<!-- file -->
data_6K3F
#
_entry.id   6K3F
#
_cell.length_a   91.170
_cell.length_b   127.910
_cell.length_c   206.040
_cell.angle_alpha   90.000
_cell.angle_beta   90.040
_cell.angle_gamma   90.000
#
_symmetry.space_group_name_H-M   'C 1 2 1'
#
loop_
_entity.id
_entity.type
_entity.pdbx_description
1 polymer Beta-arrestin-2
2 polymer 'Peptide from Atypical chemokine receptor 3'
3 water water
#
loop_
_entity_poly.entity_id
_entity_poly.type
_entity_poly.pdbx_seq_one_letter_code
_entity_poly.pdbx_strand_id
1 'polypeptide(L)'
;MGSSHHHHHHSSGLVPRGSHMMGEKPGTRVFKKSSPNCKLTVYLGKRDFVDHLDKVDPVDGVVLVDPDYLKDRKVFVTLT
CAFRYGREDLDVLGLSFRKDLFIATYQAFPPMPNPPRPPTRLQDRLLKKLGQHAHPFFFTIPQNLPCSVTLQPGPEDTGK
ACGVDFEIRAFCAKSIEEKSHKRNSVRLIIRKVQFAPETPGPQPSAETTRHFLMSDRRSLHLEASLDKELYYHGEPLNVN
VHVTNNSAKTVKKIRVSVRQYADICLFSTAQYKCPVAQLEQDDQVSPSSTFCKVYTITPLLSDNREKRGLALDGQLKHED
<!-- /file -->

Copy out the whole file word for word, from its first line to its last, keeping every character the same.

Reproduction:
data_6K3F
#
_entry.id   6K3F
#
_cell.length_a   91.170
_cell.length_b   127.910
_cell.length_c   206.040
_cell.angle_alpha   90.000
_cell.angle_beta   90.040
_cell.angle_gamma   90.000
#
_symmetry.space_group_name_H-M   'C 1 2 1'
#
loop_
_entity.id
_entity.type
_entity.pdbx_description
1 polymer Beta-arrestin-2
2 polymer 'Peptide from Atypical chemokine receptor 3'
3 water water
#
loop_
_entity_poly.entity_id
_entity_poly.type
_entity_poly.pdbx_seq_one_letter_code
_entity_poly.pdbx_strand_id
1 'polypeptide(L)'
;MGSSHHHHHHSSGLVPRGSHMMGEKPGTRVFKKSSPNCKLTVYLGKRDFVDHLDKVDPVDGVVLVDPDYLKDRKVFVTLT
CAFRYGREDLDVLGLSFRKDLFIATYQAFPPMPNPPRPPTRLQDRLLKKLGQHAHPFFFTIPQNLPCSVTLQPGPEDTGK
ACGVDFEIRAFCAKSIEEKSHKRNSVRLIIRKVQFAPETPGPQPSAETTRHFLMSDRRSLHLEASLDKELYYHGEPLNVN
VHVTNNSAKTVKKIRVSVRQYADICLFSTAQYKCPVAQLEQDDQVSPSSTFCKVYTITPLLSDNREKRGLALDGQLKHED